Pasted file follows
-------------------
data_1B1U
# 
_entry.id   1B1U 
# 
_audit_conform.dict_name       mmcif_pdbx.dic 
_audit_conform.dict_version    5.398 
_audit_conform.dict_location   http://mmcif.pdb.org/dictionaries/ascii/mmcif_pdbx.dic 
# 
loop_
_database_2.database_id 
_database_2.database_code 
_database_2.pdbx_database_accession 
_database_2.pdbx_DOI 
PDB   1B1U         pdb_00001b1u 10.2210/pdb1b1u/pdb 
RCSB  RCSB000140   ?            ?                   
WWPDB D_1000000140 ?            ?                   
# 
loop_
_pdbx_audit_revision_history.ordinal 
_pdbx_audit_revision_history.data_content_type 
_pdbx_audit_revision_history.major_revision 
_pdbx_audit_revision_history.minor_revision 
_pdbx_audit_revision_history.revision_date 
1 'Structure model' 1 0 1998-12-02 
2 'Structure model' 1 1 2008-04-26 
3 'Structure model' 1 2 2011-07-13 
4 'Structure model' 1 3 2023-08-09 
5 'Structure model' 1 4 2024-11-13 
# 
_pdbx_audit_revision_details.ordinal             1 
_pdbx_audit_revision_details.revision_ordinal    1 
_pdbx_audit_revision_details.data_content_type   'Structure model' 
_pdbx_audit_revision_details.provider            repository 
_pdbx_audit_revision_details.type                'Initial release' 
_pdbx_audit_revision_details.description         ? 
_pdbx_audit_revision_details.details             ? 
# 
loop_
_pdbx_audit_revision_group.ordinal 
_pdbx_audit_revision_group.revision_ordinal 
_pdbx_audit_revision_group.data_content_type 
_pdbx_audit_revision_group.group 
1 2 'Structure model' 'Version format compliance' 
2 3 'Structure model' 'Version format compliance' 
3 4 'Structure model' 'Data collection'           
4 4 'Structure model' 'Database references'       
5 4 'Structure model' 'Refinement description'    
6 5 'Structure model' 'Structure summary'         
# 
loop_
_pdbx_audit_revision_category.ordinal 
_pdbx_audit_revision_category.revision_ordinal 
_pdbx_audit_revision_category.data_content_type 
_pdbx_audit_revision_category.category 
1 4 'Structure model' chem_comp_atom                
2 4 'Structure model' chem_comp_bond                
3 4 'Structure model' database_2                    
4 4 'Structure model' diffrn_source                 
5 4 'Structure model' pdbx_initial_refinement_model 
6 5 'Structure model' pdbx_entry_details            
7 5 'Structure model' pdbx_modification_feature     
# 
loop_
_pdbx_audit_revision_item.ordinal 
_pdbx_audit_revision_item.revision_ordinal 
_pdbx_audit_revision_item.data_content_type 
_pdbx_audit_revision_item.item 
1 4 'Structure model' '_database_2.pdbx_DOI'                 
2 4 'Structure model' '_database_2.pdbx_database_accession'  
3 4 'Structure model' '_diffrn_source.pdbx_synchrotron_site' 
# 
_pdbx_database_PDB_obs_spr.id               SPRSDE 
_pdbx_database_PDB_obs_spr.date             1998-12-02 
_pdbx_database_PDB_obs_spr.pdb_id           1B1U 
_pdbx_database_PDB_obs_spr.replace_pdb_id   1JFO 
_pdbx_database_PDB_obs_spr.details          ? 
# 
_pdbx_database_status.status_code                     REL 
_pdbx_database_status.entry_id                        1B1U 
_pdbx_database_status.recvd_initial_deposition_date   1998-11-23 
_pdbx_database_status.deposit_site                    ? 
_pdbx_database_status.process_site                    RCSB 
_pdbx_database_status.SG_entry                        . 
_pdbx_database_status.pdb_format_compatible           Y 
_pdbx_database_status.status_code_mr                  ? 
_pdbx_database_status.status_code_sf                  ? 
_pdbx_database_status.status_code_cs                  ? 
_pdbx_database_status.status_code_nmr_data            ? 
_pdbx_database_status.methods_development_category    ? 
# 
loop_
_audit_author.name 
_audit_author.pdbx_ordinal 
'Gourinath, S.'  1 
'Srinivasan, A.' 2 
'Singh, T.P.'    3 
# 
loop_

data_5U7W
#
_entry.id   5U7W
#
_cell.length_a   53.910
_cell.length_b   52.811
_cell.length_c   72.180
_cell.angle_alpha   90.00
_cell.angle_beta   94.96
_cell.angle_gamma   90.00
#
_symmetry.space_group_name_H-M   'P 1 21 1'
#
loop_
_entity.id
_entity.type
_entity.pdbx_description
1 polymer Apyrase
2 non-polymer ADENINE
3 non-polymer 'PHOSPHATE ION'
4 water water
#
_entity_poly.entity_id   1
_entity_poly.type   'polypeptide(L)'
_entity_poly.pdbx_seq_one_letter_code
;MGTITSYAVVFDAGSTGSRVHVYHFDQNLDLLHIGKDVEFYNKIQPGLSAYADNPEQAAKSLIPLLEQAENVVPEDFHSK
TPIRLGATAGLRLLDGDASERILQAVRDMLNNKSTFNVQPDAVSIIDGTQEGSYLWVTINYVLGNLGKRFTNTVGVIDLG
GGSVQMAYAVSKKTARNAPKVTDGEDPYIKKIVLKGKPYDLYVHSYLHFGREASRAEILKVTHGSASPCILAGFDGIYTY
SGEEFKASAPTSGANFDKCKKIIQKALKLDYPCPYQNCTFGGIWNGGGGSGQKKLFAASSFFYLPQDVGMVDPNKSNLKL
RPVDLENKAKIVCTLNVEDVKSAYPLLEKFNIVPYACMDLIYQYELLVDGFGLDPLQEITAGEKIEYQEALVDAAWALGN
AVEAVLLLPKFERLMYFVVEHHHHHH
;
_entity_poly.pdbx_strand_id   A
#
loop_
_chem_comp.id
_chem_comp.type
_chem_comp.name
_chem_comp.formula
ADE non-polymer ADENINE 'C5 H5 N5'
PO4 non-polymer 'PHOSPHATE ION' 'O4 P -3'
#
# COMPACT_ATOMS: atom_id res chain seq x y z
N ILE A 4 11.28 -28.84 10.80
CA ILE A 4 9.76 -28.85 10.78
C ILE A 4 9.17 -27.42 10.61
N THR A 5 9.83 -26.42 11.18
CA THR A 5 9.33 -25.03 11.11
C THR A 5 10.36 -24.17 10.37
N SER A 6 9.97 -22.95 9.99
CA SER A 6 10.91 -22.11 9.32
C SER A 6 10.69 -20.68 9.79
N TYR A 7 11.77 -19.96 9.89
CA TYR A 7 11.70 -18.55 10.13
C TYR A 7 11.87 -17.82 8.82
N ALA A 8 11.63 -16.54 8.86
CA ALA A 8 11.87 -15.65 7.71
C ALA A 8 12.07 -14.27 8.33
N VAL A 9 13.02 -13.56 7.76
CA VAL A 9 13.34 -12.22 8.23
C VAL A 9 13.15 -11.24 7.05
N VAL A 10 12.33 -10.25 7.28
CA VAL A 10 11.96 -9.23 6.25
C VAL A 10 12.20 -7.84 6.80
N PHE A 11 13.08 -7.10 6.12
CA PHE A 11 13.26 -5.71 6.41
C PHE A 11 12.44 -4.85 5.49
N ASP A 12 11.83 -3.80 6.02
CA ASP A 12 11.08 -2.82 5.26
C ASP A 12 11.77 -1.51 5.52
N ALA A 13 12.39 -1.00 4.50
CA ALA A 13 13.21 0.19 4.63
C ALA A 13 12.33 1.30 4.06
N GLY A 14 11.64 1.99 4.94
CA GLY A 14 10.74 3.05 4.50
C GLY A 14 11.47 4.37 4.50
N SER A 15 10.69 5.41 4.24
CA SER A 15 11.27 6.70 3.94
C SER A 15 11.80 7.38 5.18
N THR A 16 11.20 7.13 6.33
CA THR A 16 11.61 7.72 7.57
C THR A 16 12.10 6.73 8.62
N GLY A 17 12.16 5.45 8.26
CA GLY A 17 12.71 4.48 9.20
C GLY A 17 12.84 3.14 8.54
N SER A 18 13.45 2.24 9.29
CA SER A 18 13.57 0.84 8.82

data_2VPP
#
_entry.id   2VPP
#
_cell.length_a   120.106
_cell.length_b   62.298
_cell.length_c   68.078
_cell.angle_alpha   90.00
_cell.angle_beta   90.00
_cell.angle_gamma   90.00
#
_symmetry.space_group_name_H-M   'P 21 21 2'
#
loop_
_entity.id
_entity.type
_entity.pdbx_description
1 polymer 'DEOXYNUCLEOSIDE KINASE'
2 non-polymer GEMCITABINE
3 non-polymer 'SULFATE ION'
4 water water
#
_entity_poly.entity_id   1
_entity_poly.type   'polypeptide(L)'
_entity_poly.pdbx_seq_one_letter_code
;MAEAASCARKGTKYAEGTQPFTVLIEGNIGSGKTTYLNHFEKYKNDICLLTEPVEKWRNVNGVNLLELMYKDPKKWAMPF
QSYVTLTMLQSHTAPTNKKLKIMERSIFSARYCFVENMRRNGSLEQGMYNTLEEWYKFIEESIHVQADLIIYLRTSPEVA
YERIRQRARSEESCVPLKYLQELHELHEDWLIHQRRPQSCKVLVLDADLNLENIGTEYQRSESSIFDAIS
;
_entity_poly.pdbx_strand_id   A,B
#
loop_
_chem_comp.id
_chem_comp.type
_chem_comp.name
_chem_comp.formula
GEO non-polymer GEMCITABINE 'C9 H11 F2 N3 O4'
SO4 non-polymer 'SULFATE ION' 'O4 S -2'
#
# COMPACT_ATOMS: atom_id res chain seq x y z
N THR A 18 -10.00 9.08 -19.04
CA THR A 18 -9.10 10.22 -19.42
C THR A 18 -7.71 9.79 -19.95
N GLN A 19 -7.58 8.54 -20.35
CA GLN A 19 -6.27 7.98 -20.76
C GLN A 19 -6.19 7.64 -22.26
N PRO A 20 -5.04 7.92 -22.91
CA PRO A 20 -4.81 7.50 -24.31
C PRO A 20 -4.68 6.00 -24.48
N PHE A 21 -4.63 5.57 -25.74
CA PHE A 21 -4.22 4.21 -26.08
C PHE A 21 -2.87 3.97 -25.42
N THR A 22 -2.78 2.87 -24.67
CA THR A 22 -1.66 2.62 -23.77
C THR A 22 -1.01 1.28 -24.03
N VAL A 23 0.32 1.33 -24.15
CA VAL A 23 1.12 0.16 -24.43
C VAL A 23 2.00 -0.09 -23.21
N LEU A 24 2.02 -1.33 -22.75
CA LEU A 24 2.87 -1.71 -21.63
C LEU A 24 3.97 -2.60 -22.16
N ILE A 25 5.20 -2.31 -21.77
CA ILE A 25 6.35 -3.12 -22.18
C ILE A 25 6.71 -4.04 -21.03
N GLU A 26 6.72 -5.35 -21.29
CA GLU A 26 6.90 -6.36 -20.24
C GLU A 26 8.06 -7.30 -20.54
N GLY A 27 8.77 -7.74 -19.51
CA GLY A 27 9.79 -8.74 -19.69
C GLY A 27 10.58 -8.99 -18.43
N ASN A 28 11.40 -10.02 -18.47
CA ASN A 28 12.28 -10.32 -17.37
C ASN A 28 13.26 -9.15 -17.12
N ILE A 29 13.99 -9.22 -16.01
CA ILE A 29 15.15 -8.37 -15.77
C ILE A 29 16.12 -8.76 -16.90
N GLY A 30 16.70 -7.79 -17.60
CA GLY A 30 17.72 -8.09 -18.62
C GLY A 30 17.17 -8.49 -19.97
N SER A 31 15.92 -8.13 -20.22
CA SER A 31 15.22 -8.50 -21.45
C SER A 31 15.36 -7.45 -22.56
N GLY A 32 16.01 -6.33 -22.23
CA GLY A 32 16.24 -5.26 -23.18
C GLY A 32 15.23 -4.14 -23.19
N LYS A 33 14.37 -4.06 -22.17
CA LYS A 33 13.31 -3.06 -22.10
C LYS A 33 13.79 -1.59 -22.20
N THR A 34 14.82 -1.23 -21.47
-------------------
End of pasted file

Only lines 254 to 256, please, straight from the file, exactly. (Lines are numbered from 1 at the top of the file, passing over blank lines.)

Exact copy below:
CA GLY A 27 9.79 -8.74 -19.69
C GLY A 27 10.58 -8.99 -18.43
N ASN A 28 11.40 -10.02 -18.47